For a certain wire handling operation, it is advantageous that the wire tensioner further includes a clamp for clamping an outlet end of the wire. It is possible to control wire tension according to an actually measured tension at the outlet end of the wire tensioner, but, by pre-programming a pattern of wire tension according to the operation cycle of the wire handling machine, the structure of the control unit can be simplified.
Now the present invention is described in the following in terms of a specific embodiment with reference to the appended drawings, in which:
FIG. 1 is a front view of a preferred embodiment of the wire tensioner according to the present invention;
FIG. 2 is a sectional side view of the wire tensioner; and
FIG. 3 is a time chart showing the mode of operation of the wire tensioner.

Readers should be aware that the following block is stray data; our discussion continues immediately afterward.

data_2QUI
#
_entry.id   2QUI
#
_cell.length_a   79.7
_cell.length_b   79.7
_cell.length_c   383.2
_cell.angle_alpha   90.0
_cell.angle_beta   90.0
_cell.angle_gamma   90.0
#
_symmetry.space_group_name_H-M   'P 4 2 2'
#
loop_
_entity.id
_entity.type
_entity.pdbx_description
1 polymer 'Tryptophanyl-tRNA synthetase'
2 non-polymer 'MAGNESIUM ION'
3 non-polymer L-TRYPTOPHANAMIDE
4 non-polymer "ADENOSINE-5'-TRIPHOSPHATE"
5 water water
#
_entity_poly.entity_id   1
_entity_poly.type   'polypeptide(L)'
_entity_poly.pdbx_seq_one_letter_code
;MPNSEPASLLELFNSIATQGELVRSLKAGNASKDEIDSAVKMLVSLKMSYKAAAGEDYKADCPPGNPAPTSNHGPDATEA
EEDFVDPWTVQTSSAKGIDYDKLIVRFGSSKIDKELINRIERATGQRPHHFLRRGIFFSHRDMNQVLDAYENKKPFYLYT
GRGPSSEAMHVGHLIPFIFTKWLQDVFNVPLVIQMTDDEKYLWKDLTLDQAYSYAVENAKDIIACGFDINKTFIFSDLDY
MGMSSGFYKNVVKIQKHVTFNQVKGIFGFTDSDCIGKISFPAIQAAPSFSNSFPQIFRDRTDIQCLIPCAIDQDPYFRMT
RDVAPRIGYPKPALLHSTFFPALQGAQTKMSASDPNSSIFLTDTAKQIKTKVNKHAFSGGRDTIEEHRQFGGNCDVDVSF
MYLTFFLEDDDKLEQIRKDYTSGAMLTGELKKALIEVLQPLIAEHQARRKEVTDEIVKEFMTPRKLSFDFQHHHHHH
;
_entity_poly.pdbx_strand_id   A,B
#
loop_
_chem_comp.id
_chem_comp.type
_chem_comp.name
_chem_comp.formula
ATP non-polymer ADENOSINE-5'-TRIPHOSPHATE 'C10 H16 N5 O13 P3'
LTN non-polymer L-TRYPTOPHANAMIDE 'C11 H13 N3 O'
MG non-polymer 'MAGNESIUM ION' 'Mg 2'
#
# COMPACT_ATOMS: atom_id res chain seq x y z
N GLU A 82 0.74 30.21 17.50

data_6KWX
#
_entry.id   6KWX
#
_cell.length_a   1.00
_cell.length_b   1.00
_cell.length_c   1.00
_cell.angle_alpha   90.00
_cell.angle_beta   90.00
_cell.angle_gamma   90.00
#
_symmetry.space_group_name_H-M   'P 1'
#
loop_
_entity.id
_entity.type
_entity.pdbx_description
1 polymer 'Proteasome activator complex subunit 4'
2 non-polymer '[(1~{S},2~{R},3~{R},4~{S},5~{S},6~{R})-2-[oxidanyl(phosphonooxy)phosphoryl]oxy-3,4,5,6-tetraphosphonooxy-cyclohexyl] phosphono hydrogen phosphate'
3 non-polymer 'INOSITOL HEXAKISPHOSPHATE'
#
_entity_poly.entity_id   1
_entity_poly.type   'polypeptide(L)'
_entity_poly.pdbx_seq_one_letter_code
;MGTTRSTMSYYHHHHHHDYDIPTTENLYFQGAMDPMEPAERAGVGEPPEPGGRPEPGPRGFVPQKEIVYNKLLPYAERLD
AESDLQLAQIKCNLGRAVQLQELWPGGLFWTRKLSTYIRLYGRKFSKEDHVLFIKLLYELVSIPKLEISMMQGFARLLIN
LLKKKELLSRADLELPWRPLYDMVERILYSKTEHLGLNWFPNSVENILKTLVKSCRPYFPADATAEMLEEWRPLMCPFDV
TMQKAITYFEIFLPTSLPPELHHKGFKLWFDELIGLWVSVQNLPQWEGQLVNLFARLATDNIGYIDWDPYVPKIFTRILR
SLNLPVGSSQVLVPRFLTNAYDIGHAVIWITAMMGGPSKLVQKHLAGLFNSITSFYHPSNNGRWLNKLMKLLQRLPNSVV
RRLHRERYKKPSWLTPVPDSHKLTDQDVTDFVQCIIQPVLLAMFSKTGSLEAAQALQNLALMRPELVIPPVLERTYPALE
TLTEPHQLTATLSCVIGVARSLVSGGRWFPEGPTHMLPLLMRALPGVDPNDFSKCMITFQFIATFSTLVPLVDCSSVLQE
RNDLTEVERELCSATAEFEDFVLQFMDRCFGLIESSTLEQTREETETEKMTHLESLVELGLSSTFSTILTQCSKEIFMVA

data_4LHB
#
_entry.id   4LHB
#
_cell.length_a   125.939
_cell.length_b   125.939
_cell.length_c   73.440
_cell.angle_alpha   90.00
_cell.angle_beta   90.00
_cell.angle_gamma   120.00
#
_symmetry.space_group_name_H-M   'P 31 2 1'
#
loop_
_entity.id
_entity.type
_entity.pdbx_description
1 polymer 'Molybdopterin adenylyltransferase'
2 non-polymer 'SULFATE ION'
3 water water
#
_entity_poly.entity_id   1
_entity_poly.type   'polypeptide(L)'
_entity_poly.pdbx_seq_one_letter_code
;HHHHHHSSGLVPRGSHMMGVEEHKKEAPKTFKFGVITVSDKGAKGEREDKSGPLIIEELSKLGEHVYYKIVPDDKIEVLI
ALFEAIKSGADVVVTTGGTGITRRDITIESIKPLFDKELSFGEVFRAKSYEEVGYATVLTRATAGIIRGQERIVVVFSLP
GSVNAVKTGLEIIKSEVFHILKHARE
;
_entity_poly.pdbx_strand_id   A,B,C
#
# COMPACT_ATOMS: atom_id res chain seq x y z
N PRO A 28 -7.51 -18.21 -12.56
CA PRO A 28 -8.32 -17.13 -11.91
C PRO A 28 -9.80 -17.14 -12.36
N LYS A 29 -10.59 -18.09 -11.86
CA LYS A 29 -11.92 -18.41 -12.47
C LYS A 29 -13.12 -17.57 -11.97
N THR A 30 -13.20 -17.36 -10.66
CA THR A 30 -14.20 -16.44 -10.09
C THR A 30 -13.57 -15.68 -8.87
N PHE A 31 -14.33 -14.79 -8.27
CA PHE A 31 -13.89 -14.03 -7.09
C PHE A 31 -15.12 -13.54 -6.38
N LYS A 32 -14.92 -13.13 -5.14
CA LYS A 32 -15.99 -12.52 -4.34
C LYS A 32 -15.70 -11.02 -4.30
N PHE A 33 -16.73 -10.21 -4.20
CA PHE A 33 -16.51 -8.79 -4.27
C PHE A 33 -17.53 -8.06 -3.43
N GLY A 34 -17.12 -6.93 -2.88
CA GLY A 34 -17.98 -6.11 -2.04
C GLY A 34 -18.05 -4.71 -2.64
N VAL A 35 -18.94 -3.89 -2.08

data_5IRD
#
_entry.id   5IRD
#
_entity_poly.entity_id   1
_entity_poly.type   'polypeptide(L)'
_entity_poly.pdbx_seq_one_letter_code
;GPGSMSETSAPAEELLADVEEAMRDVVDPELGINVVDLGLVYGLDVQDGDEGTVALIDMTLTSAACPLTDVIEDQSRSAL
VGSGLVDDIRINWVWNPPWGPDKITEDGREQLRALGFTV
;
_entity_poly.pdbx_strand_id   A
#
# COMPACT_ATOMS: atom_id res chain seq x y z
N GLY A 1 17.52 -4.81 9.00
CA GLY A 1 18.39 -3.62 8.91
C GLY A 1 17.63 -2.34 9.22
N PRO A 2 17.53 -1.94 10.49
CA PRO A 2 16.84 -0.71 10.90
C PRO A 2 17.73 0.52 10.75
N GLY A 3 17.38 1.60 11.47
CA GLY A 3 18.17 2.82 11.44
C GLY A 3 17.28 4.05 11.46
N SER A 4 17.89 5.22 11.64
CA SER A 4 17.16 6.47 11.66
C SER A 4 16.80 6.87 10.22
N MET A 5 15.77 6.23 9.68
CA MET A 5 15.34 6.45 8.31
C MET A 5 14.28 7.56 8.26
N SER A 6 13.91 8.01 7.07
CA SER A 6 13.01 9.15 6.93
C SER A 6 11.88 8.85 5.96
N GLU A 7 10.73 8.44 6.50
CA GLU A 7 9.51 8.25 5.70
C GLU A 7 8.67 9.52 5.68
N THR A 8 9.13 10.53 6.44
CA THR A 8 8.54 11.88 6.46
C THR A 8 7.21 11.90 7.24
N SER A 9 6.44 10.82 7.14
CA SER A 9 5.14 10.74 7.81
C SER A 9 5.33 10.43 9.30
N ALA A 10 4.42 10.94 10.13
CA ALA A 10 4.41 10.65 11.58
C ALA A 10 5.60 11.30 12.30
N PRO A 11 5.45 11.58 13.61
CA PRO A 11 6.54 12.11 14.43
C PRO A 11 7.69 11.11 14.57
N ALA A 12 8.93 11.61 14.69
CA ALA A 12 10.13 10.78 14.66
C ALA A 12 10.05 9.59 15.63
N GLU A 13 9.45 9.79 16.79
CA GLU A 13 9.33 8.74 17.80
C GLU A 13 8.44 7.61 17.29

FIGS. 1 and 2 show an embodiment of the wire tensioner according to the present invention which is designed as a part of a coil winding machine for a motor armature. Wire 2 which is to be ultimately wound on an armature 10 is fed from a lower right end of FIG. 1 to a coil winding machine 29 illustrated in an upper left part of FIG. 1 by means of a wire tensioner 1 in the direction indicated by the arrow A.
This wire tensioner 1 comprises a planar and rectangular base plate 3a which is supported on a fixed base not shown in the drawings, a guide pulley 4 rotatably supported by the base plate 3a at an inlet end of the wire tensioner 1, and a tension pulley 5 rotatably supported by a central part of the base plate 3a. The wire 2 is wrapped around the tension pulley 5 by a few turns.